chapter  3
8 Pages

The Position of the West on the Question of Religion

Confronting this development in the twentieth century of our Christian Era, the Western world stands with its heritage of Roman law, the treasures of Judaeo-Christian ethics grounded on metaphysics, and its ideal of the inalienable rights of man. Anxiously it asks itself the question: How can this development be brought to a standstill or put into reverse? It is useless to pillory the socialist dictatorship as utopian and to condemn its economic principles as unreasonable, because, in the first place, the criticizing West has only itself to talk to, its arguments being heard only on this side of the Iron Curtain, and, in the second place, any economic principles you like can be put into practice so long as you are prepared to accept the sacrifices they entail. You can carry through any social and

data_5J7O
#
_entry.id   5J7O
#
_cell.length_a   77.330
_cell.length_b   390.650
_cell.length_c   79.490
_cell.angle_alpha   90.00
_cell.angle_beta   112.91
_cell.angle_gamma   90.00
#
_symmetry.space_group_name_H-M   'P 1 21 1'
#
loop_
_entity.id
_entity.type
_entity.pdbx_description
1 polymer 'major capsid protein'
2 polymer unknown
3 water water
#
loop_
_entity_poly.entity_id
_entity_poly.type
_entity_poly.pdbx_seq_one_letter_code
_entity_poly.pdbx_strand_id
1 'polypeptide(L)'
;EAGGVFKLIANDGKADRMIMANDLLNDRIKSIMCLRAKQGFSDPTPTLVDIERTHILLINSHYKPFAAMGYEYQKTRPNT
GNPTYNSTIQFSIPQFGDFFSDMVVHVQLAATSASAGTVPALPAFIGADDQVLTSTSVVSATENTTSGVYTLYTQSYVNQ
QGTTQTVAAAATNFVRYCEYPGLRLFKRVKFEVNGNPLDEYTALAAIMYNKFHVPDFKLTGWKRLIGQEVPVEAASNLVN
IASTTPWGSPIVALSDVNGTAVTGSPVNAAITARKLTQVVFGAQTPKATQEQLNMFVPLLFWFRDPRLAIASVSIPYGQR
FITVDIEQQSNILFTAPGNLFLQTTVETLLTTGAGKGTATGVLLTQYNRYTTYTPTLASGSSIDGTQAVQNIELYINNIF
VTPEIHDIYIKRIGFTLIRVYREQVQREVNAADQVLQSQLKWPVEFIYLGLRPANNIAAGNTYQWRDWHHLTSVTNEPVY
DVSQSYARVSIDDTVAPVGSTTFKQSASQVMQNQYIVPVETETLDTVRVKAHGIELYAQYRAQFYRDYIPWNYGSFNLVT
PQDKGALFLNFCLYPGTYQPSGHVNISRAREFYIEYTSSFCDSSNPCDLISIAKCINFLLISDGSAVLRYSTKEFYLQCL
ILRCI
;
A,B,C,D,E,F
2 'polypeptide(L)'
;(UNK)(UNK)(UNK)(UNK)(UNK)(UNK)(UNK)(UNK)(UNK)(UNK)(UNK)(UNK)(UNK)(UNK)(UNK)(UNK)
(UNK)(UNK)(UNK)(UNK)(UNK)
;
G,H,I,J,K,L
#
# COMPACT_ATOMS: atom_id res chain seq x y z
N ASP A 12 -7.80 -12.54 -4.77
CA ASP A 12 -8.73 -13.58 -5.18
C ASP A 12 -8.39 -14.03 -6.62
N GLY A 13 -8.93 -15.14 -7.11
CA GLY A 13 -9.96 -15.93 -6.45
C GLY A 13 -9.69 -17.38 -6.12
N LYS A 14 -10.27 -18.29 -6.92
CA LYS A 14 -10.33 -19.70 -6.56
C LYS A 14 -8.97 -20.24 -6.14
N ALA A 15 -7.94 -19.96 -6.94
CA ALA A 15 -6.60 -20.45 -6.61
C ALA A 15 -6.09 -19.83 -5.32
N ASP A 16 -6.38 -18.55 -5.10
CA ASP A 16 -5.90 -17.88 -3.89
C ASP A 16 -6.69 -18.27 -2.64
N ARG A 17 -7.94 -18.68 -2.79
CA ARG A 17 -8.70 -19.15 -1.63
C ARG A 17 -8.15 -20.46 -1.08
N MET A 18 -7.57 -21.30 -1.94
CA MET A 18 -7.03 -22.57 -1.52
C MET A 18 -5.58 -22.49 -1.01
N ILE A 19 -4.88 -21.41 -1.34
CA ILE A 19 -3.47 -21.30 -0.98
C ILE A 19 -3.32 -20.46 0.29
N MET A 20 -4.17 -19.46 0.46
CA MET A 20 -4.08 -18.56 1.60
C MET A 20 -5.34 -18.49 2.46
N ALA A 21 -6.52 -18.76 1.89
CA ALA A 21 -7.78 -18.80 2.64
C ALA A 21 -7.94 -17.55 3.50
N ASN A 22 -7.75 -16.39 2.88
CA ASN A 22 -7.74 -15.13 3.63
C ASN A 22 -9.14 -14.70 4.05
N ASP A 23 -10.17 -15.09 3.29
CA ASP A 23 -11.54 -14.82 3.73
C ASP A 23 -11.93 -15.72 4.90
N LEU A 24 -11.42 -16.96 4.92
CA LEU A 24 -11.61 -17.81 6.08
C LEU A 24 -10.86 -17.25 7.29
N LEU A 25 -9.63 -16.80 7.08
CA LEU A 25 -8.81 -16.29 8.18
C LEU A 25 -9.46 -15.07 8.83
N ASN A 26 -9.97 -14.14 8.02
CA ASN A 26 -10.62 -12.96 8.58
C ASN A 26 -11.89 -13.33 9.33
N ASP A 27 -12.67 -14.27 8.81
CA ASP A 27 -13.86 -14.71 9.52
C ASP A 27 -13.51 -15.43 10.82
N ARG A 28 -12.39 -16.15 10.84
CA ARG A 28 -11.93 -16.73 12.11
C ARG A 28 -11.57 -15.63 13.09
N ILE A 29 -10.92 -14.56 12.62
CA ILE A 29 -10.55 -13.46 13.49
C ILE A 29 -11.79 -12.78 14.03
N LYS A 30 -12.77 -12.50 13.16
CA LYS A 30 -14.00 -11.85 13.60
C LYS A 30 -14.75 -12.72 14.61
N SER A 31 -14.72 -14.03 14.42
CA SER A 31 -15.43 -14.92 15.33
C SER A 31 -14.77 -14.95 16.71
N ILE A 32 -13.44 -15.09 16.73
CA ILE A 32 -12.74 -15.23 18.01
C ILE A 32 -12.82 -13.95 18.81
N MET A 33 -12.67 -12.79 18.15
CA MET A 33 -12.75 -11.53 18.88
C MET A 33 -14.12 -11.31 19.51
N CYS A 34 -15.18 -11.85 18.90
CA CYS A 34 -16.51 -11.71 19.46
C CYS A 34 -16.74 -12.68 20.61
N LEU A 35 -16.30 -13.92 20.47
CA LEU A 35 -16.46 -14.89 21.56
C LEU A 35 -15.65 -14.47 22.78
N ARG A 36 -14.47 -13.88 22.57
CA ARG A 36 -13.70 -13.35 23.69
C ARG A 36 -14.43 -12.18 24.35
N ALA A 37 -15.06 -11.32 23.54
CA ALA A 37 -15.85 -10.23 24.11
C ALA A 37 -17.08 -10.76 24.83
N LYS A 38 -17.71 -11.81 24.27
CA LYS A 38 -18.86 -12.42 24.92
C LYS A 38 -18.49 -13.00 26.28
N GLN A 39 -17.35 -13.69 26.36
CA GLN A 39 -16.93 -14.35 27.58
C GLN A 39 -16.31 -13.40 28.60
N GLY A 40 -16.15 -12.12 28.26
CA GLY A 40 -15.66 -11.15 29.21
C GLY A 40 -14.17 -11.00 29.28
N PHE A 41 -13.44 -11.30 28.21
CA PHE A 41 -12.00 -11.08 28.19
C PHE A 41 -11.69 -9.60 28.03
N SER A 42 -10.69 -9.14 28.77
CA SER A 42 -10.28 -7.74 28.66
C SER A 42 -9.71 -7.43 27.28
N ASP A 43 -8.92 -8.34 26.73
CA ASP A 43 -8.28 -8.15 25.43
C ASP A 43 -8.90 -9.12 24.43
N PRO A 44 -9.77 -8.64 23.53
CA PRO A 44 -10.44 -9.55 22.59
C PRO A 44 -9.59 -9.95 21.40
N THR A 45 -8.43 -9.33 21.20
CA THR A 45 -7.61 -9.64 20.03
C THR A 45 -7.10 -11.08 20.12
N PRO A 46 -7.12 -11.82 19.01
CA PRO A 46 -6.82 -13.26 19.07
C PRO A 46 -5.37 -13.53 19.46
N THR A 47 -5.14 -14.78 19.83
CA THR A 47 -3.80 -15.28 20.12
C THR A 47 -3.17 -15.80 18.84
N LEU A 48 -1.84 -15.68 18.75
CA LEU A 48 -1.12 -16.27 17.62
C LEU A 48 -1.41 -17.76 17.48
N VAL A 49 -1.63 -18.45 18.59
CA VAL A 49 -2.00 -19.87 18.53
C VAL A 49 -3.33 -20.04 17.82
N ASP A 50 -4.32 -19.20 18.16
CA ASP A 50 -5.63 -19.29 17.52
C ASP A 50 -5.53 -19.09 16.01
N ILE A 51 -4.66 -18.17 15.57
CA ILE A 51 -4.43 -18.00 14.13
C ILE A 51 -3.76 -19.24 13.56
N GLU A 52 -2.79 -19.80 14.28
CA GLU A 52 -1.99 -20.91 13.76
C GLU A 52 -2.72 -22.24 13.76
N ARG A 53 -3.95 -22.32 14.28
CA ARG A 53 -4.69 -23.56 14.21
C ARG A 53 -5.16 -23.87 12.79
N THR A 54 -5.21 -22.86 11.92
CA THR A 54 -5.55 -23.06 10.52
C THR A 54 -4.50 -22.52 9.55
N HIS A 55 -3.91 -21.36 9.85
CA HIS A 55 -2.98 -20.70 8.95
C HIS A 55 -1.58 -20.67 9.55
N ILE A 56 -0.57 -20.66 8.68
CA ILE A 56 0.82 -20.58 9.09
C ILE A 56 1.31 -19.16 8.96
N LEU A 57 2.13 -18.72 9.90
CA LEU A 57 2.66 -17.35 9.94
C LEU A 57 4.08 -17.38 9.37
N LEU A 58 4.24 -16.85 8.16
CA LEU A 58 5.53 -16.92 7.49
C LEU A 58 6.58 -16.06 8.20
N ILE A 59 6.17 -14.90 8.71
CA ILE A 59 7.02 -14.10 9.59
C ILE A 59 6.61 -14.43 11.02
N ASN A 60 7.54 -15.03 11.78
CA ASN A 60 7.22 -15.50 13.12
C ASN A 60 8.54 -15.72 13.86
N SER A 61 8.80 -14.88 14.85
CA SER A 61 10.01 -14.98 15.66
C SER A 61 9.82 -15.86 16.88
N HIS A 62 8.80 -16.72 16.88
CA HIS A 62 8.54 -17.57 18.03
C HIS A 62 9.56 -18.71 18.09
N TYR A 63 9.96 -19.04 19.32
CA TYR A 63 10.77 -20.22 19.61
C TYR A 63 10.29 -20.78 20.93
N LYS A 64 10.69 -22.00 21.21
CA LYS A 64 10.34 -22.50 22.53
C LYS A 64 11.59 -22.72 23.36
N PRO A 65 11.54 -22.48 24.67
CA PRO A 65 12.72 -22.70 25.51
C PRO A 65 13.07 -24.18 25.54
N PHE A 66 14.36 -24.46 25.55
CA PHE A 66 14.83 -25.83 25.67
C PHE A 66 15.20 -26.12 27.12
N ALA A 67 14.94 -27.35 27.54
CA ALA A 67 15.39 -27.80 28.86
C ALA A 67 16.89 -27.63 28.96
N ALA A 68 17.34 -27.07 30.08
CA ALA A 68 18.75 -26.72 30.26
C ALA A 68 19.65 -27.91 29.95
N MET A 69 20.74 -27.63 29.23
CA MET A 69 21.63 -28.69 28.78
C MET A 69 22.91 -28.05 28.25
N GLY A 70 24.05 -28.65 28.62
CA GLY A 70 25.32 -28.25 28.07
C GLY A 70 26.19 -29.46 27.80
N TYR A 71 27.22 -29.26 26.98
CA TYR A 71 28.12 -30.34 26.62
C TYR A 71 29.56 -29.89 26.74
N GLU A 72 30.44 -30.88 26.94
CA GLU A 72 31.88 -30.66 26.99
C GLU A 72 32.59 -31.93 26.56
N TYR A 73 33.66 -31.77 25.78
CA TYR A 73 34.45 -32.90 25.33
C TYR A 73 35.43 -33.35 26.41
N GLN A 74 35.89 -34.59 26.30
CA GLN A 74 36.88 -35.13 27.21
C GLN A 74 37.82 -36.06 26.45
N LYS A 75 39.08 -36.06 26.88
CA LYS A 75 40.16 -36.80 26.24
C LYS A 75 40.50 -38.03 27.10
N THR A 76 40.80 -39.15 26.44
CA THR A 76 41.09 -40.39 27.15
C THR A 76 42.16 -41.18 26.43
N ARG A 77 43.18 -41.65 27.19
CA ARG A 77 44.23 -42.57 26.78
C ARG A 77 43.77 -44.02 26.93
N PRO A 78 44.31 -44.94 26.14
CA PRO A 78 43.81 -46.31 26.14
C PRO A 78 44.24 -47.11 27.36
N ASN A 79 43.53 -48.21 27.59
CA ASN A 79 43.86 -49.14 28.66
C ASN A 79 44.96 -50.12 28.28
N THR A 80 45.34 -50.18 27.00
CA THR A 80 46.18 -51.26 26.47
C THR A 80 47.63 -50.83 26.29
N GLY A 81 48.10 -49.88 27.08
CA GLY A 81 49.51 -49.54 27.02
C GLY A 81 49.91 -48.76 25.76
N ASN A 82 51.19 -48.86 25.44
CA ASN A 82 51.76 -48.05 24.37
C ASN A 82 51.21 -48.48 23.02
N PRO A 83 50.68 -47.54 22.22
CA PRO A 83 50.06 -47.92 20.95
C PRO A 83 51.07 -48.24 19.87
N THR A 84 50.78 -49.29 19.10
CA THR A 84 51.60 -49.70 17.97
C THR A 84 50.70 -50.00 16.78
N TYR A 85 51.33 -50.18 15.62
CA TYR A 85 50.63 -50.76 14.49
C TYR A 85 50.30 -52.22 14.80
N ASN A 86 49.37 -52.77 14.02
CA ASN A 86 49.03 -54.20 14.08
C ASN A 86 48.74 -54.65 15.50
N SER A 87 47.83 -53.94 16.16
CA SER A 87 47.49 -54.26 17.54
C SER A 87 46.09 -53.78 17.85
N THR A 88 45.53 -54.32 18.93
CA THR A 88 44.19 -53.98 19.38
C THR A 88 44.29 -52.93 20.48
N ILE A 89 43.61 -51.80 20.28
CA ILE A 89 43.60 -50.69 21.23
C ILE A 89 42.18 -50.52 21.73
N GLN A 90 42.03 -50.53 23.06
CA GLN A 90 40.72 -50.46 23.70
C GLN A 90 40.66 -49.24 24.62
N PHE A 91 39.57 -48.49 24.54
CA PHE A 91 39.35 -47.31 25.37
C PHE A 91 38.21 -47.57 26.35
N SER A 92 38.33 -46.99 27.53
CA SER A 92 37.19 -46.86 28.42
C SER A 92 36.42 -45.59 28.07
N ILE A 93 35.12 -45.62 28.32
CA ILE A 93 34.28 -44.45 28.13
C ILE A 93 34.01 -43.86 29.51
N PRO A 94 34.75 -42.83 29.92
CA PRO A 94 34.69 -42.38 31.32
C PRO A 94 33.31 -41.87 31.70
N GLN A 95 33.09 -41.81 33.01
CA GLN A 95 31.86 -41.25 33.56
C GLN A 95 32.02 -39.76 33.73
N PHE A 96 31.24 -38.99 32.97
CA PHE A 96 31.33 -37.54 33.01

economic reforms you please if, like Stalin, you let three million peasants starve to death and have a few million unpaid laborers at your disposal. A State of this kind has no social or economic crises to fear. So long as its power is intact – that is to say, so long as there is a well-disciplined and well-fed police army in the offing – it can maintain its existence for an indefinitely long period and can go on increasing its power to an indefinite extent. In accordance with its excess birth rate, it can raise the number of its unpaid workers almost at will in order to compete with its rivals, regardless of the world market, which is to a large measure dependent on wages. A real danger can come to it only from outside, through the threat of military attack. But this risk grows less every year, firstly because the war potential of the dictator States is steadily increasing, and secondly because the West cannot afford to arouse latent Russian or Chinese nationalism and chauvinism by an attack which would divert their well-meant undertakings into a hopelessly wrong channel.